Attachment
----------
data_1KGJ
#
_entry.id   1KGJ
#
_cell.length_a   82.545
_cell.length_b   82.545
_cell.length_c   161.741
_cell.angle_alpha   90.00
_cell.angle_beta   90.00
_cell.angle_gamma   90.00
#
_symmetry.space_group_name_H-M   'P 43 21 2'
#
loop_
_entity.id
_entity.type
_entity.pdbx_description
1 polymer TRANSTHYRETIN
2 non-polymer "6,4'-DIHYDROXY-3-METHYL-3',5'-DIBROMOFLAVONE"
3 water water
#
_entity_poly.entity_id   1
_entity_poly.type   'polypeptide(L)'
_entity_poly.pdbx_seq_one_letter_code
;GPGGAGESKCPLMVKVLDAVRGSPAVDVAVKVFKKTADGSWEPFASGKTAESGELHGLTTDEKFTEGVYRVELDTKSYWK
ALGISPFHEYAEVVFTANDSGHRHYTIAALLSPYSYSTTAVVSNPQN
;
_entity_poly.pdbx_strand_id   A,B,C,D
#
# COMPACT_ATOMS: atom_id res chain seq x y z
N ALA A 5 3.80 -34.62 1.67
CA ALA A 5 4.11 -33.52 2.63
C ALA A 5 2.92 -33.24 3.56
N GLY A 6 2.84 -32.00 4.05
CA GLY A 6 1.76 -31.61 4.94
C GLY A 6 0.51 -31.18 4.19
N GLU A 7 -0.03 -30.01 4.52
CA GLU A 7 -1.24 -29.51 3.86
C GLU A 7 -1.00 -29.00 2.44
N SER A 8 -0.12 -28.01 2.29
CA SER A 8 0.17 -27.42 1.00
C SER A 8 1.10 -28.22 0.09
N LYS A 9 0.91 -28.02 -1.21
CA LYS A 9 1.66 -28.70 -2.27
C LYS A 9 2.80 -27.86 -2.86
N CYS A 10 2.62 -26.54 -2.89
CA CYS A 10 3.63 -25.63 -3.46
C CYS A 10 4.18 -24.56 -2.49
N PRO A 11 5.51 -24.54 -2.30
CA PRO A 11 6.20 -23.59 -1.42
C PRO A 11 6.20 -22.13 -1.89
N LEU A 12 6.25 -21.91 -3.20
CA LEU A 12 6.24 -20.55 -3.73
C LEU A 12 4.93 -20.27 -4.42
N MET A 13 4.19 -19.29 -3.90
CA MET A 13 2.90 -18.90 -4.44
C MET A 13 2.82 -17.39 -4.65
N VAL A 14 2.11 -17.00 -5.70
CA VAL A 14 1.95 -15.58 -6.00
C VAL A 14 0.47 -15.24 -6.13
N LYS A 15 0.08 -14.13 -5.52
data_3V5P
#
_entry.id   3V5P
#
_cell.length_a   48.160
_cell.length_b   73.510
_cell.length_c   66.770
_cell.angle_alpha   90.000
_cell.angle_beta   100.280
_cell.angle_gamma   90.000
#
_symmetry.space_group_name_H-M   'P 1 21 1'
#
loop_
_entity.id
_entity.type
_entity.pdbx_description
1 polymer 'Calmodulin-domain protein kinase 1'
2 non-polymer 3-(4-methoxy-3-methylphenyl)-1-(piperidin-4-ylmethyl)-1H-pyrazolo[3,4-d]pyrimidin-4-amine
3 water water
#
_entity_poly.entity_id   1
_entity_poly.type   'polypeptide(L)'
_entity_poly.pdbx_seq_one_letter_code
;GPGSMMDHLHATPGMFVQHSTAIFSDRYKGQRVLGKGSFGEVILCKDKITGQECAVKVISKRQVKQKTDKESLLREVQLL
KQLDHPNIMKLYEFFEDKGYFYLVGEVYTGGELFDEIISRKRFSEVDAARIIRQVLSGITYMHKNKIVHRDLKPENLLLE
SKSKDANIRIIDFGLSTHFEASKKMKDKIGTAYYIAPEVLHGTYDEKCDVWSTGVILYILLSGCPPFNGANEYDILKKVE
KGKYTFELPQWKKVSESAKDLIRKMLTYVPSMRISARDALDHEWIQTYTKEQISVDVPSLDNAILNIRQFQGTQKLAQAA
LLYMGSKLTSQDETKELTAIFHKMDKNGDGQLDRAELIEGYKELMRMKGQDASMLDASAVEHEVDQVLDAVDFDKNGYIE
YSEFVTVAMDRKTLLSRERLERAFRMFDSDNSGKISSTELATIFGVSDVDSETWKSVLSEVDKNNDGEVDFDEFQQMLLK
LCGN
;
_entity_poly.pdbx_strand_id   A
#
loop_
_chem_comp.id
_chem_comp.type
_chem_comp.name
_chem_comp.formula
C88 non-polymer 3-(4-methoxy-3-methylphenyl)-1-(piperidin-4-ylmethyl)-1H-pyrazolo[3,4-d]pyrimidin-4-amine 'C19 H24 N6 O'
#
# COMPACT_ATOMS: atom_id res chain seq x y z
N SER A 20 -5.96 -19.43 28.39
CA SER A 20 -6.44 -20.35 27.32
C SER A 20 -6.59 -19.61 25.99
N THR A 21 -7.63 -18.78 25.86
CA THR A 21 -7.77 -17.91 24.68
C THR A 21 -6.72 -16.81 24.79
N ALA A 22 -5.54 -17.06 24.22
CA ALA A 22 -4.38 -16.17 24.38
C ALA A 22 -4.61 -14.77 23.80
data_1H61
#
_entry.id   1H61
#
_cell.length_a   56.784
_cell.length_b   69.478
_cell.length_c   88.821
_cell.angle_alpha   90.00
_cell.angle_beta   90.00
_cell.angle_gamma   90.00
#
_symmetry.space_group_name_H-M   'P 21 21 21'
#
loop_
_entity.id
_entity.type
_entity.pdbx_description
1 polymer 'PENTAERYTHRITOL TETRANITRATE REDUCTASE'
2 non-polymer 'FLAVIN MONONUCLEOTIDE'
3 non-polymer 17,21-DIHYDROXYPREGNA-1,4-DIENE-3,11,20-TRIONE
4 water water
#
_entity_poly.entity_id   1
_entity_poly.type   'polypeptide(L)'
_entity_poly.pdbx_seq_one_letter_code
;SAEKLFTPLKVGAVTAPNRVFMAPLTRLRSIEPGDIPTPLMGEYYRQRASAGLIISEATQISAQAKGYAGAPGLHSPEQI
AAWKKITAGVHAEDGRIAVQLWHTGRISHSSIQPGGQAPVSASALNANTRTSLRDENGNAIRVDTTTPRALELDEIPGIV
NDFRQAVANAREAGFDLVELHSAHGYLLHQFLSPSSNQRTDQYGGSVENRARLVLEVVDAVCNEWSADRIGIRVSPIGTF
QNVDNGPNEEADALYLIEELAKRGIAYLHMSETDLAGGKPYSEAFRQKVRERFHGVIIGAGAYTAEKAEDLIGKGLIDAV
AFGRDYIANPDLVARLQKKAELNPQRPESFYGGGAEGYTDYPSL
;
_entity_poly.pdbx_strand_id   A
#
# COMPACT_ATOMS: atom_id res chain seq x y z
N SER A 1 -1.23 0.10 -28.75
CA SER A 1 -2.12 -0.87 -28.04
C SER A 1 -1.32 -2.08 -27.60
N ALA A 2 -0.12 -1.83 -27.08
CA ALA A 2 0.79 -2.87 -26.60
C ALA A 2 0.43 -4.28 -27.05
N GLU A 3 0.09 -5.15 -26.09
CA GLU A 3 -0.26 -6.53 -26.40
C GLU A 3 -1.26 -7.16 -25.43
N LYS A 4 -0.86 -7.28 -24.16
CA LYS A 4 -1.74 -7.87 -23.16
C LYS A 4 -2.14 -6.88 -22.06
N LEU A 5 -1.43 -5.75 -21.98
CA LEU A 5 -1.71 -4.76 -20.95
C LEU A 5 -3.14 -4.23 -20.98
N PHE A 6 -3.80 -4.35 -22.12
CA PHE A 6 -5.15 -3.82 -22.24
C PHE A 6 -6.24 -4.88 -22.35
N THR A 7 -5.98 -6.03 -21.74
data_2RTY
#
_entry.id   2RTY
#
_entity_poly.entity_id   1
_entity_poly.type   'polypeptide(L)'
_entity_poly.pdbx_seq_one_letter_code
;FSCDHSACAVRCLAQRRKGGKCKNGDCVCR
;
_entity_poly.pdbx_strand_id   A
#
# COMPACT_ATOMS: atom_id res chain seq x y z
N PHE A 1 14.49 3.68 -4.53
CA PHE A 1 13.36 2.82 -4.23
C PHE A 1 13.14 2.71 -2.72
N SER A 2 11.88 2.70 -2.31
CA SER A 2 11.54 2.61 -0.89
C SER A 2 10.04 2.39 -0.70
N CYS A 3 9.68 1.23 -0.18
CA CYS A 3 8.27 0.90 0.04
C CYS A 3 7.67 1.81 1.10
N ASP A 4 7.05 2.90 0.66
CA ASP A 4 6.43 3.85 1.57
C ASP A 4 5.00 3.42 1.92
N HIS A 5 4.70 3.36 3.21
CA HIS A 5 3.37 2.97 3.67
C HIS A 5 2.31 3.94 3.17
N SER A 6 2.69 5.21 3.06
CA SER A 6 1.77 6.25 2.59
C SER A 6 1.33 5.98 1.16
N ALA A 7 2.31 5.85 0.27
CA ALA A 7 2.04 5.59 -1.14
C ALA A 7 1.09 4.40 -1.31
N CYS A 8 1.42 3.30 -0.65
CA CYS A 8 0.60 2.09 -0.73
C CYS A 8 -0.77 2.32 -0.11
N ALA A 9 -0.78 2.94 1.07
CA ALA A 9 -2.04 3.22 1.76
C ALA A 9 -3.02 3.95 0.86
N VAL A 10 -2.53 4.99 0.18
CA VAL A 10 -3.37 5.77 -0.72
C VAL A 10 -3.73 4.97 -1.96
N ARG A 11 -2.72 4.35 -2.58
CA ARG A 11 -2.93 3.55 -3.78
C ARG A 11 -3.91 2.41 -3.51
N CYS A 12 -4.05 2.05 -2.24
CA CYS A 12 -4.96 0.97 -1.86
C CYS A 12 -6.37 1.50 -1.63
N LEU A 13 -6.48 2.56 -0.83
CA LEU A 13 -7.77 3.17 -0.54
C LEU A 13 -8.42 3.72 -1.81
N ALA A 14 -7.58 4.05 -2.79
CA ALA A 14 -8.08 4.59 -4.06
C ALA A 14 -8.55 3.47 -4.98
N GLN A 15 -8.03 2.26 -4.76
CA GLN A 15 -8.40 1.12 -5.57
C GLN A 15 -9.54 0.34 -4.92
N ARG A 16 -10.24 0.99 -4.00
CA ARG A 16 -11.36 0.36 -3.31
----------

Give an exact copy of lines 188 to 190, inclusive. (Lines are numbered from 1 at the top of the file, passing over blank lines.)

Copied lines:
CA ASP A 4 6.43 3.85 1.57
C ASP A 4 5.00 3.42 1.92
N HIS A 5 4.70 3.36 3.21